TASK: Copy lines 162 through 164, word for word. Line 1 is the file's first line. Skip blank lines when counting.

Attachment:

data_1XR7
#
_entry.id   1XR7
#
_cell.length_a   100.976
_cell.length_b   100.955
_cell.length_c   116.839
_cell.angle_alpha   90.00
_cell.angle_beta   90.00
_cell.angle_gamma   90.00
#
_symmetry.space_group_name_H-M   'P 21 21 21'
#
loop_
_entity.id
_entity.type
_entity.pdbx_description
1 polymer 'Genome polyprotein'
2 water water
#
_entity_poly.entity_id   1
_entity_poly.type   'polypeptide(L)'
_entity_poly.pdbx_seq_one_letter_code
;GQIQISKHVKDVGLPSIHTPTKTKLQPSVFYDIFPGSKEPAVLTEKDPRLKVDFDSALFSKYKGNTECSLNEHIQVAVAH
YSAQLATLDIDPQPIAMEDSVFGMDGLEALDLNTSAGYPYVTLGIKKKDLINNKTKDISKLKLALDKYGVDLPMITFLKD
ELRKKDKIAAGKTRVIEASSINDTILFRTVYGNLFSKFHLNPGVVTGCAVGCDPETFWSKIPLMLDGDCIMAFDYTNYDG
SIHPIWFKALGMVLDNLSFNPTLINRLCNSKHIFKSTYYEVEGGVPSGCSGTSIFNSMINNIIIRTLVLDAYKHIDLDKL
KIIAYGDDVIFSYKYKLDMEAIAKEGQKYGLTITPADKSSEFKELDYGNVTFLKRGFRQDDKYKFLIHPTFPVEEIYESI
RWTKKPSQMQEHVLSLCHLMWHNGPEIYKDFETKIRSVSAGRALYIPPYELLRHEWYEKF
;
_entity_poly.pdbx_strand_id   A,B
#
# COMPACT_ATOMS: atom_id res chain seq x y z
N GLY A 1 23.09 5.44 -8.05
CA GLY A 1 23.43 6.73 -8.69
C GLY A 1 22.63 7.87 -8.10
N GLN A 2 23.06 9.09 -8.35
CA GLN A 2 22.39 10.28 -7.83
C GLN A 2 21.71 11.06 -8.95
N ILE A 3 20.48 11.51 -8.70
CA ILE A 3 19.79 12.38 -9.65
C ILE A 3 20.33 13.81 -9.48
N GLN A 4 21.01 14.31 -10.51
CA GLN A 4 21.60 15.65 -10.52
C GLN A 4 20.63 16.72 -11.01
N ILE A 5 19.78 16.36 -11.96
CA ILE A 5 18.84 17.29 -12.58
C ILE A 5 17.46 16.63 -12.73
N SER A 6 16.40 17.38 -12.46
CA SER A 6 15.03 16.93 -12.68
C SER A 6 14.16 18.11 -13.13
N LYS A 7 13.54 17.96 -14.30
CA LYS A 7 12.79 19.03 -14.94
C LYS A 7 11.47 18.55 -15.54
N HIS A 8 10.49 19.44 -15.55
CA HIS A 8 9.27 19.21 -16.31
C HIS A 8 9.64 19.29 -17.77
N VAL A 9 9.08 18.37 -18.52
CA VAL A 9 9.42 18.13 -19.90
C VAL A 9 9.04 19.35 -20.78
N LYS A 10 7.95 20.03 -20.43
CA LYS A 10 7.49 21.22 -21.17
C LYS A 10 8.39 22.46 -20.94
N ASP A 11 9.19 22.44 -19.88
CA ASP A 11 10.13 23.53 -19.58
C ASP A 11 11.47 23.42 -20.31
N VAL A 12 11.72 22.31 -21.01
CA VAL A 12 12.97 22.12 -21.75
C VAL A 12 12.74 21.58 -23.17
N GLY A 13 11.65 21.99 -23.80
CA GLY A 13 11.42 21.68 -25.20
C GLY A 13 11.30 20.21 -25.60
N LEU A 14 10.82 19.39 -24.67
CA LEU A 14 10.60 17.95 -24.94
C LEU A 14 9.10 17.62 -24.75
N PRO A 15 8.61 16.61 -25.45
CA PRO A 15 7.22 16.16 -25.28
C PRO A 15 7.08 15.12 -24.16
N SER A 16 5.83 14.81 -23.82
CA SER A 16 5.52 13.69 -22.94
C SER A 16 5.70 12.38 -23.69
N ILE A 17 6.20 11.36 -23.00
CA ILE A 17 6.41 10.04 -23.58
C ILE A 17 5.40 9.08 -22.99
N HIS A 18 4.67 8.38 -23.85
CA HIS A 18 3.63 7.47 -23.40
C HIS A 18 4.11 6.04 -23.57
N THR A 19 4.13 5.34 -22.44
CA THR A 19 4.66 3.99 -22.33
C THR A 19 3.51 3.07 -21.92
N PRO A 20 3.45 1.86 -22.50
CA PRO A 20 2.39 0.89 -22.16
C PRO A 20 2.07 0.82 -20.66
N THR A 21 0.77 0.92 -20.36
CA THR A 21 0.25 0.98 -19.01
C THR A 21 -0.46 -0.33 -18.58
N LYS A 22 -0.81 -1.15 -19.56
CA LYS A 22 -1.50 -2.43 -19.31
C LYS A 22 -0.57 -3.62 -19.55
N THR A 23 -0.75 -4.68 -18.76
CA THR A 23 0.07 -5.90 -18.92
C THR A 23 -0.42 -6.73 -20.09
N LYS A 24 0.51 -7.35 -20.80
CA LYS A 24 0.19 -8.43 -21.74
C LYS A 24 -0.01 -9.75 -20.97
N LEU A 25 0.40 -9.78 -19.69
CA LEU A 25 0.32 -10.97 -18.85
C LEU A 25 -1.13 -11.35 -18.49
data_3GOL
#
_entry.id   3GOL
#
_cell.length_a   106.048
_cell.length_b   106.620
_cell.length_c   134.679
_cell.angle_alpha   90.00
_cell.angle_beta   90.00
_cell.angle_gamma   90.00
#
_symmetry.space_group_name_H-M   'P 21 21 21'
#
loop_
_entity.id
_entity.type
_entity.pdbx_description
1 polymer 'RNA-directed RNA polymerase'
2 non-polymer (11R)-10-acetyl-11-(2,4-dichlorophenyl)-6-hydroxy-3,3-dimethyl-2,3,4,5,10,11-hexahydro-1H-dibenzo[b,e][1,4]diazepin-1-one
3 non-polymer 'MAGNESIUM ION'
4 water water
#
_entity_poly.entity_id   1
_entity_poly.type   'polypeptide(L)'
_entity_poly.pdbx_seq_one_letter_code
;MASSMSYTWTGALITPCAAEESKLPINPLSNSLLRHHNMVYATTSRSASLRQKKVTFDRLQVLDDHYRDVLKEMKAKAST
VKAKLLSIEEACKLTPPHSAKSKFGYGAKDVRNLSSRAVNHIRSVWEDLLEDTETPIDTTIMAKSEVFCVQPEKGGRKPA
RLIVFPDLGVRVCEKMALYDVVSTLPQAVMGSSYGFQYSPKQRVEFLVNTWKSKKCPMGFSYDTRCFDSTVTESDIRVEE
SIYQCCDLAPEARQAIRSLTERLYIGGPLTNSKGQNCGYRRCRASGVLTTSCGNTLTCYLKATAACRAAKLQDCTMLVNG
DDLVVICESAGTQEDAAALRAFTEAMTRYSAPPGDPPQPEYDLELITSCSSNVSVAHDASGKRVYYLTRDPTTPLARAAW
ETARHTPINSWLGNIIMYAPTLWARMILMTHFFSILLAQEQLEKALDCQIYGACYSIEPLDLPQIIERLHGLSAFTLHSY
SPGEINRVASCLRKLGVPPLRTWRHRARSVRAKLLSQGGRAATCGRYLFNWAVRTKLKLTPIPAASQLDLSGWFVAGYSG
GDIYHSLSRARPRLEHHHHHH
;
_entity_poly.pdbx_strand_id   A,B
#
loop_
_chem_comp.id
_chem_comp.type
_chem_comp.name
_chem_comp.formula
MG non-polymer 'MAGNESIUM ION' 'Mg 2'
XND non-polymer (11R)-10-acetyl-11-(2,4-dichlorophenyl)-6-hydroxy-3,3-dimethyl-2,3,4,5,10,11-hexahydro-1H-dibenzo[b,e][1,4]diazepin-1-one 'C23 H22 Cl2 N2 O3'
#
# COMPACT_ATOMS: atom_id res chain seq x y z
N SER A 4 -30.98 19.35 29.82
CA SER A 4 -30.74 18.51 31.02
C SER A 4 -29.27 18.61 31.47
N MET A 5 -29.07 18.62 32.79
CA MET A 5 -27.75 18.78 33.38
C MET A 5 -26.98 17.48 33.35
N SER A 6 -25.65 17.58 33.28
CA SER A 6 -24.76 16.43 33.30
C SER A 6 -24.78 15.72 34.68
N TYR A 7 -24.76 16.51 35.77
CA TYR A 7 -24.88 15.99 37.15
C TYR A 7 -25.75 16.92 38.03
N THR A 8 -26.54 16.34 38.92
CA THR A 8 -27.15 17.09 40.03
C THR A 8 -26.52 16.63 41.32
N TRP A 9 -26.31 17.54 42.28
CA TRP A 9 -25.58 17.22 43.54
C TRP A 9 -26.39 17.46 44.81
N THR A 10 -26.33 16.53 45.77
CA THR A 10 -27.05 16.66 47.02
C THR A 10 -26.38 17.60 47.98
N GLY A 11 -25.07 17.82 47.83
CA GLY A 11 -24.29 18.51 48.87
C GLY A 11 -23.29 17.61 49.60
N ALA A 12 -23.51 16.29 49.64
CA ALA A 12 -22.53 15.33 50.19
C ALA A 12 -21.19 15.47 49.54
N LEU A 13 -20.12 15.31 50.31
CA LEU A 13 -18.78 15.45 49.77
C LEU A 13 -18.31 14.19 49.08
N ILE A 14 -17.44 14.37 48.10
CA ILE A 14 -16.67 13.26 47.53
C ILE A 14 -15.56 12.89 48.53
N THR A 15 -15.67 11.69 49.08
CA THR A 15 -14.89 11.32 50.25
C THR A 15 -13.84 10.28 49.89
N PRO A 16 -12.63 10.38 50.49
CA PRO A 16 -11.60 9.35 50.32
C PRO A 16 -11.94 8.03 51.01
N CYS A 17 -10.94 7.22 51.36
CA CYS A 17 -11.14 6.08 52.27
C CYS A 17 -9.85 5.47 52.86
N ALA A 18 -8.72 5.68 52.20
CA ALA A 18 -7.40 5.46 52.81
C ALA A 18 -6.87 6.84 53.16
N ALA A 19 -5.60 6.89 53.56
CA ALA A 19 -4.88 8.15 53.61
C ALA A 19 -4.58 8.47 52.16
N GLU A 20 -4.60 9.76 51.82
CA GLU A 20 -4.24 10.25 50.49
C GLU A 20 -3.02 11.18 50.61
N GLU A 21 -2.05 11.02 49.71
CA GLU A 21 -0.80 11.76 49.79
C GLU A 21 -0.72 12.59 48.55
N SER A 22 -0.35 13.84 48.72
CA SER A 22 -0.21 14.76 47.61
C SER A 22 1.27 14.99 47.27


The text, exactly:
C SER A 6 -24.78 15.72 34.68
N TYR A 7 -24.76 16.51 35.77
CA TYR A 7 -24.88 15.99 37.15